As of the end of 2016, during which 755,000 additional households were passed by its fibre network, Orange Polska's had the capability to serve 1.5 million households in Poland with a fibre-based service. Actual connected fibre customers increased by 31,000 in Q4 2016 to 88,000 by the end of 2016, and according to the company as of early February it had over 100,000 subscribers. According to Orange Polska's CEO Jean-Francois Fallacher, 51% of the company's fibre customers take more than one service and 80% of the fibre customers the company added in Q4 2016 were completely new ones.

Orange Polska states its base of converged customers (those with more than one service) has grown from 539,000 in 2013, to 728,000 in 2015 and 879,000 at the end of 2016. On average, each of these customers takes at least four Orange services. According to its latest annual report for 2016, one of the key strategic objectives of Orange Polska is to be the 'convergence leader', providing mobile and fixed-line service bundles. The company says that it is the only Polish operator providing bundled services to the mass market and believes this gives it an edge over CATV companies that lack mobile service capability. In 2015, according to UKE it ranked second in subscriber terms in the bundled services market with a market share of about 15.3%,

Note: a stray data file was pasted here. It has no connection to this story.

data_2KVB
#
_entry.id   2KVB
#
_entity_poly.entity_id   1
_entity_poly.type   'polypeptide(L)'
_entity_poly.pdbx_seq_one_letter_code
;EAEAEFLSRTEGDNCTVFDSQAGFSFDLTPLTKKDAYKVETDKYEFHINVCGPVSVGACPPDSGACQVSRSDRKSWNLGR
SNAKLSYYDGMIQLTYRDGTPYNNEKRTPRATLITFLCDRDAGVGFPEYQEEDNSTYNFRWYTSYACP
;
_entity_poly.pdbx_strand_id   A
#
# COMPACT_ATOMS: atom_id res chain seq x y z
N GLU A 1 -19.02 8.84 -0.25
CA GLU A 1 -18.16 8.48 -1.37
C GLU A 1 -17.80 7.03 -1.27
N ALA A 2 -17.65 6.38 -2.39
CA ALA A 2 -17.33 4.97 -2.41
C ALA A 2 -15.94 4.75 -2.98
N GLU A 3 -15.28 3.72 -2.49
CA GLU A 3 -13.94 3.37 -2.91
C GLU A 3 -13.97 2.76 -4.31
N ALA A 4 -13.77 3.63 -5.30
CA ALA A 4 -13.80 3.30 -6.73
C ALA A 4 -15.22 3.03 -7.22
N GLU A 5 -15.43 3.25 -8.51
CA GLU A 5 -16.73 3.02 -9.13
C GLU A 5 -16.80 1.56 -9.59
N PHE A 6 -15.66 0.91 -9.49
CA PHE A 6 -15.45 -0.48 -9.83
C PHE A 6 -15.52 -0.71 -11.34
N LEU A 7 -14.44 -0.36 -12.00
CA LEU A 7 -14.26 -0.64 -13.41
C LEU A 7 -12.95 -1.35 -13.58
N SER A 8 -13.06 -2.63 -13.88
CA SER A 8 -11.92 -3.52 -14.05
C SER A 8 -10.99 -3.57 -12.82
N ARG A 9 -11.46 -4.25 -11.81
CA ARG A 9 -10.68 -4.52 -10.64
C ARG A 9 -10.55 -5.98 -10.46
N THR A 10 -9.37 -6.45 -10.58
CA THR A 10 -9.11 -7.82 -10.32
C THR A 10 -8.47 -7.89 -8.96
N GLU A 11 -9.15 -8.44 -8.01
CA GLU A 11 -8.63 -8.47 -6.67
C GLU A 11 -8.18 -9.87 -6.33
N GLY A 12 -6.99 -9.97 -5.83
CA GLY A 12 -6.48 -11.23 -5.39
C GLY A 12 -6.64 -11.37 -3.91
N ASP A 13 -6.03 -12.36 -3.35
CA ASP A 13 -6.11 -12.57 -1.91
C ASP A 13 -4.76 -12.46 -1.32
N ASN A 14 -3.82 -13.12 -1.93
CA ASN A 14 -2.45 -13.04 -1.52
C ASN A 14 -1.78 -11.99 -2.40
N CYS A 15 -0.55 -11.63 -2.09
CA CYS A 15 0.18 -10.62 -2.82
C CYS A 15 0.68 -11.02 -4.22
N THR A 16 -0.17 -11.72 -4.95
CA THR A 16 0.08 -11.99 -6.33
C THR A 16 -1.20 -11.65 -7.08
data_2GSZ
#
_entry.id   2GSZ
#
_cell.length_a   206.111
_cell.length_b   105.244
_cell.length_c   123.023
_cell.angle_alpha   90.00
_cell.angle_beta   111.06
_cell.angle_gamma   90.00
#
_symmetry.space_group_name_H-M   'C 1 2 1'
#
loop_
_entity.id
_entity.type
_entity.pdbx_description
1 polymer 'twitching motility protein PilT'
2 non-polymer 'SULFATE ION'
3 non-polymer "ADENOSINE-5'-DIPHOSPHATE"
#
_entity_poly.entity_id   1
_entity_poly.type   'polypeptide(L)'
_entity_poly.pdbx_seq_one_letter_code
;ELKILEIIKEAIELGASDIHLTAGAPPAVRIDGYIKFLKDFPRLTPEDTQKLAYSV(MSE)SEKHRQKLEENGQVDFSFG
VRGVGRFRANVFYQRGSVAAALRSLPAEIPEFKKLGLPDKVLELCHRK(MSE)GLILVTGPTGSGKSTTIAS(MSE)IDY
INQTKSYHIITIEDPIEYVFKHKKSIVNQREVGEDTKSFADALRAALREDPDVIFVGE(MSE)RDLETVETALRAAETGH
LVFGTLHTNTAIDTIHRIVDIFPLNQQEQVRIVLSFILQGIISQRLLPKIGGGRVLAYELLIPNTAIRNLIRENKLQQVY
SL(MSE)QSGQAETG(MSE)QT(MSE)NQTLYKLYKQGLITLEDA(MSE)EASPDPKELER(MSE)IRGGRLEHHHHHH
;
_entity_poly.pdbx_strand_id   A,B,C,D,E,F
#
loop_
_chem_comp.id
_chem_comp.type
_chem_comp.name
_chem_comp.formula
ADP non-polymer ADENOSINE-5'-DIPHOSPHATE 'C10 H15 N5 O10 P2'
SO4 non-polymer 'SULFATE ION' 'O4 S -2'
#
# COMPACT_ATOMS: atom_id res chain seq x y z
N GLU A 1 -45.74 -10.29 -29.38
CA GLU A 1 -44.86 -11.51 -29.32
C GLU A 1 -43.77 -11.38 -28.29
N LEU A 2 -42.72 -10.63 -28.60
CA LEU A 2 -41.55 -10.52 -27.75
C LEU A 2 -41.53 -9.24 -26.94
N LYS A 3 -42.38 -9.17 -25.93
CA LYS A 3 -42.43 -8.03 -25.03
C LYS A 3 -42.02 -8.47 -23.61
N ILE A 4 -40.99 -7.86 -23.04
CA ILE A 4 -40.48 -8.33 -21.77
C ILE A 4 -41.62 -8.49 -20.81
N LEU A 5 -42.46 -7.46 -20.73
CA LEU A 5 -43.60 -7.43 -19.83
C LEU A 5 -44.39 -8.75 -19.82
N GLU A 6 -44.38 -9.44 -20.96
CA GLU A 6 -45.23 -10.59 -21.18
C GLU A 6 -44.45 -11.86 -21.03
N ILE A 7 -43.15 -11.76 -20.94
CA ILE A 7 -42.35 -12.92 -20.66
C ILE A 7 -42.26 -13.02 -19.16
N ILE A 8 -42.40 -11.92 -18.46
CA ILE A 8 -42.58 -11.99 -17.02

Mainly as a result of the growth in fibre customers, Orange Polska's high-end broadband customers increased by 56,000 to reach 500,000, or about 25% of the company's total broadband customer base. Orange Polska has around a 55% share of the fixed telephony market, which also translates into a similar share of the xDSL market.

In December 2016, Orange Polska signed the extension of a cooperation, first set up in 2011, with T-Mobile Polska related to the sharing of network transmission  based on new 4G LTE technologies operating in the 800 MHz and 2.6 GHz frequency bands I